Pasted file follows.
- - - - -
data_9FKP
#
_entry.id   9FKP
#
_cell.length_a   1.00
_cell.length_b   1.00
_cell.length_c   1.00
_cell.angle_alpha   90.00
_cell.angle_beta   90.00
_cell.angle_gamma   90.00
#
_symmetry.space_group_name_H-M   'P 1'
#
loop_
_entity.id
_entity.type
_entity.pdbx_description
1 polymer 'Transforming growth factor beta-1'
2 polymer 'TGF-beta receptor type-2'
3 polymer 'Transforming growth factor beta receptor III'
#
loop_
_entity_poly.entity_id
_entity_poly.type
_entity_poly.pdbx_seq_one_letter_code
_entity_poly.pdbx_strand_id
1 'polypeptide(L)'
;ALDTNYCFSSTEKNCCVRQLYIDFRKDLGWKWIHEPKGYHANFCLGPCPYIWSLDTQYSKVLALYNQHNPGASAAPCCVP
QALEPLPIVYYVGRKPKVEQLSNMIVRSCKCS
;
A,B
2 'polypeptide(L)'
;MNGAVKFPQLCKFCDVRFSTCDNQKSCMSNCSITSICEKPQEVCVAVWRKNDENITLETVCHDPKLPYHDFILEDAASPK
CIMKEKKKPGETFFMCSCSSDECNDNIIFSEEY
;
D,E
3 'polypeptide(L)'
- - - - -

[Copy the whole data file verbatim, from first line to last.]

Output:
data_9FKP
#
_entry.id   9FKP
#
_cell.length_a   1.00
_cell.length_b   1.00
_cell.length_c   1.00
_cell.angle_alpha   90.00
_cell.angle_beta   90.00
_cell.angle_gamma   90.00
#
_symmetry.space_group_name_H-M   'P 1'
#
loop_
_entity.id
_entity.type
_entity.pdbx_description
1 polymer 'Transforming growth factor beta-1'
2 polymer 'TGF-beta receptor type-2'
3 polymer 'Transforming growth factor beta receptor III'
#
loop_
_entity_poly.entity_id
_entity_poly.type
_entity_poly.pdbx_seq_one_letter_code
_entity_poly.pdbx_strand_id
1 'polypeptide(L)'
;ALDTNYCFSSTEKNCCVRQLYIDFRKDLGWKWIHEPKGYHANFCLGPCPYIWSLDTQYSKVLALYNQHNPGASAAPCCVP
QALEPLPIVYYVGRKPKVEQLSNMIVRSCKCS
;
A,B
2 'polypeptide(L)'
;MNGAVKFPQLCKFCDVRFSTCDNQKSCMSNCSITSICEKPQEVCVAVWRKNDENITLETVCHDPKLPYHDFILEDAASPK
CIMKEKKKPGETFFMCSCSSDECNDNIIFSEEY
;
D,E
3 'polypeptide(L)'